The Friday entries of "The Powder Room" are currently from a journal which I started when we found out our son was going to be deployed with the United States Marine Corps to Iraq. The journal was not written with the intention that it would ever be read by anyone else, much less published in any way. There are feelings in the journal that are deep and true and I wasn't sure at first I wanted to share them. But there are many sons and daughters still serving in our armed forces and I think it might be good to share "a mother's heart" with you what those other mothers may be facing. The entries are shared as a tribute to my son and his service to our country, and to all those sons and daughters who continue to willingly place themselves in harm's way for the protection and preservation of liberty.
April 19, 2004
Noah is still home. But Noah is not home. The closer we get to his departure date (whatever it is, because we don't know), the more away from home he is. This is just a depository for his things. And even when he is here, I feel like he isn't here. There seems to be so little emotional attachment for him here that I wonder just how long it has been since I have touched the "real" Noah -- you know the one -- the tenderhearted, witty, laughing, Noah.
Does the prospect of war loom so heavily upon him that it oppresses his thoughts even now? Does the specter of separation from those he loves haunt him so much that he has already begun the separation himself? Is there some knowledge, some fear, some question that presses so hard and so heavily on him that he must keep a distance from those who love him so much? I have no answers for these questions, but one of my favorite pictures comes to mind.
In this picture I am sitting on the bedroom floor in the old house, doing something like putting on makeup. Around my neck is a pasta necklace, obviously a present crafted from little hands. Sitting next to me is a young Noah. In this picture it seems as if he is telling a story and I am listening while going about my activity. I love this little glimpse of life passed by when Noah loved to relate every detail of every event. He was such a wonderful storyteller -- no twist in the plot was left unveiled, no detail, no matter how trivial, was deleted. An oh, those marvelous little boy sound effects! How do little boys learn to mimic cars and boats and engines so well? You could always depend upon Noah's stories to somehow make you laugh. Not that the stories were always funny, mind you. It was just that he took so much joy in the telling of them and that joy would spill over into your own heart. Oh, to hear one more little boy story!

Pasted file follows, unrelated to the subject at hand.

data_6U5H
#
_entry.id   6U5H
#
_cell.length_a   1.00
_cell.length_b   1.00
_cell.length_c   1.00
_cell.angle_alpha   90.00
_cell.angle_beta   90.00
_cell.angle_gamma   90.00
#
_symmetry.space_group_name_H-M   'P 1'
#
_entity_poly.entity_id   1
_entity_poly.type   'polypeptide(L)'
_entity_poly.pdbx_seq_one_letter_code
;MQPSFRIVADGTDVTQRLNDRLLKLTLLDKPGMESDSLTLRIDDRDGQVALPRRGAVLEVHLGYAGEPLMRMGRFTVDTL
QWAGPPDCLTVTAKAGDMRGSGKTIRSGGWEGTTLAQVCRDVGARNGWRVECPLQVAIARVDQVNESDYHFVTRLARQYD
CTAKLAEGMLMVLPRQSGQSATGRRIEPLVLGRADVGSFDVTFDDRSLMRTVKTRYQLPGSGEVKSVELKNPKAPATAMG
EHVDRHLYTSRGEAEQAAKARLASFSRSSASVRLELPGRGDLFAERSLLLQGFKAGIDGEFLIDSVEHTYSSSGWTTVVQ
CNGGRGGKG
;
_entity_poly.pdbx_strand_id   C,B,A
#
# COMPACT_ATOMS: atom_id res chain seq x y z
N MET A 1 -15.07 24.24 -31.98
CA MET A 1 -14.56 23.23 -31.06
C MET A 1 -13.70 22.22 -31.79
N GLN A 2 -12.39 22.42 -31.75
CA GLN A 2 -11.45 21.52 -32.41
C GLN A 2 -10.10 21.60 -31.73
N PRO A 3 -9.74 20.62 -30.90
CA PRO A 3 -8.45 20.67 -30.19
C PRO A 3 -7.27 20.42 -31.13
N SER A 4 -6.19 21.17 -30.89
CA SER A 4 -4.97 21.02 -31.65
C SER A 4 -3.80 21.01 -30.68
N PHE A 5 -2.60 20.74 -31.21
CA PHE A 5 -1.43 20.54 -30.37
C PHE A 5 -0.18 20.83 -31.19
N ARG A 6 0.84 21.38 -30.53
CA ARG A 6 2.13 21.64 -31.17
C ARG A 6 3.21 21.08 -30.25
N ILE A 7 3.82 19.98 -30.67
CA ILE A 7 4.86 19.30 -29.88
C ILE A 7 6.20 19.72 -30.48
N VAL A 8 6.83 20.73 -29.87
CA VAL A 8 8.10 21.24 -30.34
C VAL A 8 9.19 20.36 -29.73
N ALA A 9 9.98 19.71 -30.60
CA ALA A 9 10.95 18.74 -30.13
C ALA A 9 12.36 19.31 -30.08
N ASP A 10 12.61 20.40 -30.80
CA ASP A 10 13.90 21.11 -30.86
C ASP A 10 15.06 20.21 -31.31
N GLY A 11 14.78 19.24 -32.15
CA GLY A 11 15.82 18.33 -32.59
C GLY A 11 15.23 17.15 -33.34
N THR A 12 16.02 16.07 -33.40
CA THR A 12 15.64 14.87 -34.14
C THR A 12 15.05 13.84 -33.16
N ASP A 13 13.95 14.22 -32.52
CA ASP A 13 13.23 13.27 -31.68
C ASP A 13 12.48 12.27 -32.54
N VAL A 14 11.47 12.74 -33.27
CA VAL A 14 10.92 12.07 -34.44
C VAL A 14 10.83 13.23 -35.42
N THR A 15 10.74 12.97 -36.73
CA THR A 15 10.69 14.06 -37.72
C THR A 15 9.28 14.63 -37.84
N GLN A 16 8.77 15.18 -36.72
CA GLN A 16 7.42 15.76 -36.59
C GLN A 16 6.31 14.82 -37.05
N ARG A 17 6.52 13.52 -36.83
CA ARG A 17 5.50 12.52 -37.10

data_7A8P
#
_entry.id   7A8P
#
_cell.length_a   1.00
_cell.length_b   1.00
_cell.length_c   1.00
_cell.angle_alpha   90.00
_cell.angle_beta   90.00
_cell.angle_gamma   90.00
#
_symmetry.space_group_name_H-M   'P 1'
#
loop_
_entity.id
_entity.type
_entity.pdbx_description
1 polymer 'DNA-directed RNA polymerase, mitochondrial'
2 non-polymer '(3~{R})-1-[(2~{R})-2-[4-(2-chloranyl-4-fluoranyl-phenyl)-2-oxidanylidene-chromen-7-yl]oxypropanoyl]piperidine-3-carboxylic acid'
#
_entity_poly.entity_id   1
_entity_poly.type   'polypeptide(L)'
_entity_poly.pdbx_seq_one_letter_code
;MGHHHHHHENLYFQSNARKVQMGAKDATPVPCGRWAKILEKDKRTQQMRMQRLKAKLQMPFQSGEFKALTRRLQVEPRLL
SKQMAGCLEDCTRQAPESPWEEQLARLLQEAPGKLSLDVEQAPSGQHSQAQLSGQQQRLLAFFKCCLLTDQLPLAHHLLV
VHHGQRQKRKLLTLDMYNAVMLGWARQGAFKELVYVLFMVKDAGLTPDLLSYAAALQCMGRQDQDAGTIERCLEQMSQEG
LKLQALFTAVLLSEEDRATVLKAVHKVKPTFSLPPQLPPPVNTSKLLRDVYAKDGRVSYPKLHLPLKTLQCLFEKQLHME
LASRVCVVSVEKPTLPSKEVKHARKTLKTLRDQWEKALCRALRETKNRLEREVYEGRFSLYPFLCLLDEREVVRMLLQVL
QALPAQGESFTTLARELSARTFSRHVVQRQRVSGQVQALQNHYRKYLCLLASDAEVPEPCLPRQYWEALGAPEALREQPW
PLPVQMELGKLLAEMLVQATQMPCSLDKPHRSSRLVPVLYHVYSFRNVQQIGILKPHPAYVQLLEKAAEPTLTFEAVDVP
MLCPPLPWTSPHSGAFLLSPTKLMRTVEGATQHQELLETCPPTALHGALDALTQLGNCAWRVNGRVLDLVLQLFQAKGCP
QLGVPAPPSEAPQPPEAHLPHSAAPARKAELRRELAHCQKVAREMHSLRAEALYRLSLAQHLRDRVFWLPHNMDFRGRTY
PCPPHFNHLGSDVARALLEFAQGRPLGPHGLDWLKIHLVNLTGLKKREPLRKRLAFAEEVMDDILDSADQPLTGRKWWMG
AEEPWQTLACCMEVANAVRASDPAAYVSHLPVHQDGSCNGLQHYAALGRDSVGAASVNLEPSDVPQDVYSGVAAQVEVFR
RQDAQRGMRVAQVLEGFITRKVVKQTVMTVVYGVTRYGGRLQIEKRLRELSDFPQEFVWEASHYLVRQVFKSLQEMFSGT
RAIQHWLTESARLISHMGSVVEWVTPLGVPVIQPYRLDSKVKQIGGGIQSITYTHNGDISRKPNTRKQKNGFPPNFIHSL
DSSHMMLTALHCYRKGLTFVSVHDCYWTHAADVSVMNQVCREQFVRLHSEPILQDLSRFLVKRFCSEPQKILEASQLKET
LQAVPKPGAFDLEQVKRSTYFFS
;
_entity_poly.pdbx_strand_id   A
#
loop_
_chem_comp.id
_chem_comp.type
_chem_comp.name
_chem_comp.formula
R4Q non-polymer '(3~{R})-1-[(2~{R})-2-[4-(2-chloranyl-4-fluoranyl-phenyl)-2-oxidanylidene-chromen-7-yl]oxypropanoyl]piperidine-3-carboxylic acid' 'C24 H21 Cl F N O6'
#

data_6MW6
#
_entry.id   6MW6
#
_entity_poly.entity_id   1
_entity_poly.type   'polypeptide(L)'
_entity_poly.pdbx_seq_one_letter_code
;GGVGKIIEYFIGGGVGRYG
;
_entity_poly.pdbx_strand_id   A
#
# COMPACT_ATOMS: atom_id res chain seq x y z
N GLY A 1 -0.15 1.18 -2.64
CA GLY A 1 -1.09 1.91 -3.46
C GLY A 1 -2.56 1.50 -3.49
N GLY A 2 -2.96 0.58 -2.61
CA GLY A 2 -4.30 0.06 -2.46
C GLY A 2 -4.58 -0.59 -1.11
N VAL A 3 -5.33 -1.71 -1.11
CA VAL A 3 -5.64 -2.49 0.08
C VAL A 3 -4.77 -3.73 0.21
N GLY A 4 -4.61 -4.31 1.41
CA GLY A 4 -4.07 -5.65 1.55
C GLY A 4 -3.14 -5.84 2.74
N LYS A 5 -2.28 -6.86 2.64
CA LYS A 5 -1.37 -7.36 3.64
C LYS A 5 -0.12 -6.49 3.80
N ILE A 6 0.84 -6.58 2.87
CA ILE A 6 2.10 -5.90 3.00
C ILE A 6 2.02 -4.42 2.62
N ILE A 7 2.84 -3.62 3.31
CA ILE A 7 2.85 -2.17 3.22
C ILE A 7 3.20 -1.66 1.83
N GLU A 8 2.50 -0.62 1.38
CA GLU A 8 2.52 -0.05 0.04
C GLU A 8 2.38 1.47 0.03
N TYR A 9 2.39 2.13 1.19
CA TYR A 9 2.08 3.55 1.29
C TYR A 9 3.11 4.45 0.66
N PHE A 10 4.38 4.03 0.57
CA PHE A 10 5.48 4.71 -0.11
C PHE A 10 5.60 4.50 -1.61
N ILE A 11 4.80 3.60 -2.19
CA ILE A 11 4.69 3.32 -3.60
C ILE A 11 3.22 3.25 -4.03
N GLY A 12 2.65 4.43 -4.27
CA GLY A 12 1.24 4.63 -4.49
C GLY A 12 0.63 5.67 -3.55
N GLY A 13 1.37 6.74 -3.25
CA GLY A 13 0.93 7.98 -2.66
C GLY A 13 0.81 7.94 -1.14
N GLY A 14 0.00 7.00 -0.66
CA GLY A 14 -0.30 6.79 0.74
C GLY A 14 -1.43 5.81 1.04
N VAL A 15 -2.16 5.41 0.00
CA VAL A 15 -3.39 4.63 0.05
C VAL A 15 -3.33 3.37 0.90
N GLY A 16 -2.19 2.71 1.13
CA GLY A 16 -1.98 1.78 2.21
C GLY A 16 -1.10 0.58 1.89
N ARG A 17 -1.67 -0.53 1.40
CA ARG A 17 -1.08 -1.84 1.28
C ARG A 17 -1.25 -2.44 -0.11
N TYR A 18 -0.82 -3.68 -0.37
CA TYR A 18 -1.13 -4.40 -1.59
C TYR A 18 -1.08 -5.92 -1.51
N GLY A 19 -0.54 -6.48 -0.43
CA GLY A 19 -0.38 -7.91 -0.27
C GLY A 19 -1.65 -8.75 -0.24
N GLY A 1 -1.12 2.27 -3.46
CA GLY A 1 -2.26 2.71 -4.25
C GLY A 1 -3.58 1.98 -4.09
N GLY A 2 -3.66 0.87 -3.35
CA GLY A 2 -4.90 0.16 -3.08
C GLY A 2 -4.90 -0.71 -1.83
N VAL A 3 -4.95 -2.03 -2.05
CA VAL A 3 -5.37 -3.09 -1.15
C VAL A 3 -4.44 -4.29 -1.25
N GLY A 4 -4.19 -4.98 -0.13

But that isn't what makes that picture so special. Nor is it because a little toddling Emmie is also in the picture. It is because in this picture Noah is sitting as close to me as possible. Our backs are propped up against the wall and our legs are outstretched and Noah is sitting close to his Momma. Ever since he was old enough to walk away from me, Noah loved to be physicially close. There could be an abundance of couches and chairs in a room, but Noah was going to choose to sit right next to you -- in your lap if at all possible. Even when he became a bigger boy, too big for lap sitting, he would edge his way as close as possible. But by this time he had learned to ask for a back scratch as well, and he usually got one!
I knew the day Noah left in that van for boot camp that my "little boy" was gone forever, but little did I know the tenderhearted laughing, loving son would be buried so deep beneath the Kevlar and cammies. These days Noah walks around with a sort of Rhett Butler-ish swagger that gives the world the impression he is saying the same thing that Rhett did, that "Frankly, Scarlett, . . ." Well, you know the rest.
I can only pray that one day Noah will take that turn in the road most young adults do and realize the people who love him most in the world are the ones who have prayed for him everyday of his life. Perhaps one day Noah will come in and sit close to me again, just for the sheer pleasure to sit next to his Momma. And you can be very sure he'll get a back scratch out of it, too!